President TrumpDonald TrumpCapitol fencing starts coming down after 'Justice for J6' rally Netanyahu suggests Biden fell asleep in meeting with Israeli PM Aides try to keep Biden away from unscripted events or long interviews, book claims MORE on Tuesday attacked Canada for trade rules that he said are hurting dairy producers in the United States, ratcheting up trade rhetoric with the United States' neighbor to the north.
“Canada has made business for our dairy farmers in Wisconsin and other border states very difficult. We will not stand for this. Watch!” Trump wrote on Twitter.
Canada has made business for our dairy farmers in Wisconsin and other border states very difficult. We will not stand for this. Watch!— Donald J. Trump (@realDonaldTrump) April 25, 2017
The Tuesday morning tweet echoed comments Trump made last week, when he called the dairy issue a “disgrace” and blamed it on the North American Free Trade Agreement.
“What they’ve done to our dairy farm workers is a disgrace. It’s a disgrace,” he said at the time.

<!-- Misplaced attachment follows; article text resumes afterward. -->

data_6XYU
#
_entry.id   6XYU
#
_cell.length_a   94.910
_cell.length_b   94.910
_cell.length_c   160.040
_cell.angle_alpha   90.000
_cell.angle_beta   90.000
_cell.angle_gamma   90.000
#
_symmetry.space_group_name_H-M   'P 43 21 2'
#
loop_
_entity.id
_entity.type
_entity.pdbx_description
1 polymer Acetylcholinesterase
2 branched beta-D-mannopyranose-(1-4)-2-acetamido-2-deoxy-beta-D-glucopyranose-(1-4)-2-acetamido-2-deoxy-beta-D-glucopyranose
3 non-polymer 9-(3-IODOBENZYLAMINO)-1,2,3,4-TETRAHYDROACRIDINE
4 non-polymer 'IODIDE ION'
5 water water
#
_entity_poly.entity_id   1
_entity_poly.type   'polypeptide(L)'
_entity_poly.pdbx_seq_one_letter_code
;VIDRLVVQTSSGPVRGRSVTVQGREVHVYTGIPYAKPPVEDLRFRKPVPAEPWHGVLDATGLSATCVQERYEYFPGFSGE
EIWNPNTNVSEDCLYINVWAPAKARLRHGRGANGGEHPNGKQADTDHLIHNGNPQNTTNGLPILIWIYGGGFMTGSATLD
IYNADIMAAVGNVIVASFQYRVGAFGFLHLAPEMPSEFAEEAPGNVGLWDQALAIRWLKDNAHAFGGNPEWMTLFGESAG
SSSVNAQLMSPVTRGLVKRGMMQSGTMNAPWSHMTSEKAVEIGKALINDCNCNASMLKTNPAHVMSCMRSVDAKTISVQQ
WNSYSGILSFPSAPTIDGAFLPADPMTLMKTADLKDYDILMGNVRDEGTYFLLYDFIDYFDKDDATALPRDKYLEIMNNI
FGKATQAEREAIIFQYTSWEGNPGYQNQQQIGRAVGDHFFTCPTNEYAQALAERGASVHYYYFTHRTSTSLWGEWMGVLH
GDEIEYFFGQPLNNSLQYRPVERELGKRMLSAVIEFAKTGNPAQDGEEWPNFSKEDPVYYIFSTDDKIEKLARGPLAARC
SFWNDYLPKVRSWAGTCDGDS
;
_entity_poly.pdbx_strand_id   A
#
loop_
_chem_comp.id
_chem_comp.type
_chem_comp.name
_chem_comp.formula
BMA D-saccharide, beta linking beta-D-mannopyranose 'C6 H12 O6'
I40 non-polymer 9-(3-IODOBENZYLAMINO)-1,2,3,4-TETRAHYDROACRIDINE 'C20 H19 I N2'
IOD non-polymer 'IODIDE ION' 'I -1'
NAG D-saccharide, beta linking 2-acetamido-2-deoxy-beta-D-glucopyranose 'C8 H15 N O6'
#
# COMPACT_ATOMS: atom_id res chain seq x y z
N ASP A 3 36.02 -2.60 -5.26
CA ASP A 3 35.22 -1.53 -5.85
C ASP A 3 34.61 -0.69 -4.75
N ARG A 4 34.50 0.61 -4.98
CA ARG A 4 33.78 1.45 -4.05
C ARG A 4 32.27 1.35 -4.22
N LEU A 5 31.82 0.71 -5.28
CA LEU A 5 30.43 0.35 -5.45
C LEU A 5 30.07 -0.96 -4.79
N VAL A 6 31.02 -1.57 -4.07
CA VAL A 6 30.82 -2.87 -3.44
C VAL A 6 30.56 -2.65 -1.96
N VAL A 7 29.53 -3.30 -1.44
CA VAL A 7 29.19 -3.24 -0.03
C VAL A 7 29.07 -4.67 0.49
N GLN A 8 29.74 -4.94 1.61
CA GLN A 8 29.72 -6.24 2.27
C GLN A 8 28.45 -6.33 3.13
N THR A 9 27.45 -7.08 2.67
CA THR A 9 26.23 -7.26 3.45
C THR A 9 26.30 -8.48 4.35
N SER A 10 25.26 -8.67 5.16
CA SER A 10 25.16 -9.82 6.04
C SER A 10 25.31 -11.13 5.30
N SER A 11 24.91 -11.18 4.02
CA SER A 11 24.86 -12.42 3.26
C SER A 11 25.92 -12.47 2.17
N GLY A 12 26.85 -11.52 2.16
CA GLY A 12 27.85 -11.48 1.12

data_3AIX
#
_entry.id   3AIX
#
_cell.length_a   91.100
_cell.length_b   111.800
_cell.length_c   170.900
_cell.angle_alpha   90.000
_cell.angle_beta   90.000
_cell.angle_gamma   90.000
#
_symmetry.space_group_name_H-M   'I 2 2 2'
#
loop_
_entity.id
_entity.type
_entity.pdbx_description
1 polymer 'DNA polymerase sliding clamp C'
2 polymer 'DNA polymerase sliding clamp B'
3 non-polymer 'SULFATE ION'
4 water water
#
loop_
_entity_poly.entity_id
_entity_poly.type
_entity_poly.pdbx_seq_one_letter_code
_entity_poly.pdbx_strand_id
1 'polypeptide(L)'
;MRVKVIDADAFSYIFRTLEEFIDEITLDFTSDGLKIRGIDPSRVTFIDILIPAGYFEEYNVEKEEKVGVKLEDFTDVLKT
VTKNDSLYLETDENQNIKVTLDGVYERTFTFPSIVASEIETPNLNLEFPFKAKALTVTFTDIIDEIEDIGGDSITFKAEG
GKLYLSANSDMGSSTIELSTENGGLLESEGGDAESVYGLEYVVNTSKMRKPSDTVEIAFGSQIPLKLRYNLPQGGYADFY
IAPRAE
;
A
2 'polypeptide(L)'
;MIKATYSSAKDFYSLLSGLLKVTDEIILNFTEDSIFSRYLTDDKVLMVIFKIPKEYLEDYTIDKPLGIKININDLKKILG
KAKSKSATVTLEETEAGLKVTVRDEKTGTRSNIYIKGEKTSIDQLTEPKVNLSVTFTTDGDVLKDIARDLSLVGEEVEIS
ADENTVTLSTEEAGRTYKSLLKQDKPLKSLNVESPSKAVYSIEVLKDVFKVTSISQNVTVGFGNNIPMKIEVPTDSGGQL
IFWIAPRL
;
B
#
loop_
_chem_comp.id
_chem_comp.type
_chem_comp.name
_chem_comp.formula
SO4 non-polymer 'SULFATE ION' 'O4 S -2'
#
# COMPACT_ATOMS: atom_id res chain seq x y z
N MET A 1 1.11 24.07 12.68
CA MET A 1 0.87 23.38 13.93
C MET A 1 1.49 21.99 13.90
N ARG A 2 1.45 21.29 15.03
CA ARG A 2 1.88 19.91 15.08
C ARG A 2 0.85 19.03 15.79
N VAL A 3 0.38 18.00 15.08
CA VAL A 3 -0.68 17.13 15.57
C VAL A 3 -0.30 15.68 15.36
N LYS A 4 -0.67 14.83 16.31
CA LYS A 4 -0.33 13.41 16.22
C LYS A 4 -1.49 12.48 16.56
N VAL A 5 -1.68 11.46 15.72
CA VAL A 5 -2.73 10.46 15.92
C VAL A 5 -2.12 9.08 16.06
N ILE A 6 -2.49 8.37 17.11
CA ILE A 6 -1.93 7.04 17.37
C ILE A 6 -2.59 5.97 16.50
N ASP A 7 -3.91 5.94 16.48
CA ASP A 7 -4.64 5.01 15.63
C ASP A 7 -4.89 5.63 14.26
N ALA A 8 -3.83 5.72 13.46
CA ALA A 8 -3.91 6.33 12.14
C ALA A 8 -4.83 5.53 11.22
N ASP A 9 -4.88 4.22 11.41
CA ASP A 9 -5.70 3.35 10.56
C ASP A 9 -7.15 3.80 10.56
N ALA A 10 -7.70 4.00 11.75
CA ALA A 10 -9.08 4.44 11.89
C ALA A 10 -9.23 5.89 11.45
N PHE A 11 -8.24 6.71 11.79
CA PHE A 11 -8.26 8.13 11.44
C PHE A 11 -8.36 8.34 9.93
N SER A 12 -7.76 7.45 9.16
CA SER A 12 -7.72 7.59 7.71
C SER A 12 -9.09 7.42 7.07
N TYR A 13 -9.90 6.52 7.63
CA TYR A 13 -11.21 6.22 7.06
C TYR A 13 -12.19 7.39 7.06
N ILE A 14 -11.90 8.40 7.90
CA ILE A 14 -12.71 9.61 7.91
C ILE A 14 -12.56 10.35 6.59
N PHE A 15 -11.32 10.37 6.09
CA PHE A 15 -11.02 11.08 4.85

The dispute is the latest in Trump’s criticisms of free trade agreements, which he railed against on the campaign trail.
Trump on Monday announced his administration will slap new tariffs on softwood lumber entering the U.S. from Canada.
The Commerce Department said a “countervailing duty” of between 3 percent and 24 percent would be imposed on Canadian lumber exporters.
Commerce Secretary Wilbur Ross said the duties would amount to about $1 billion on softwood lumber, calling it “a bad week for U.S.-Canada trade relations” and blaming the dairy import tax for the move.
Canada responded Monday by vowing to “vigorously defend the interests of the Canadian softwood lumber industry, including through litigation.”
The milk issue is another long-standing dispute.
Canada protects its dairy industry through a set of government controls on production and import taxes. A fight over ultrafiltered milk has recently raised a tempest. U.S. producers had found a market in Canada, but more recently have been priced out as the cost of domestic ultrafiltered milk from Ontario dropped.
This post was updated at 9:56 a.m. on April 26.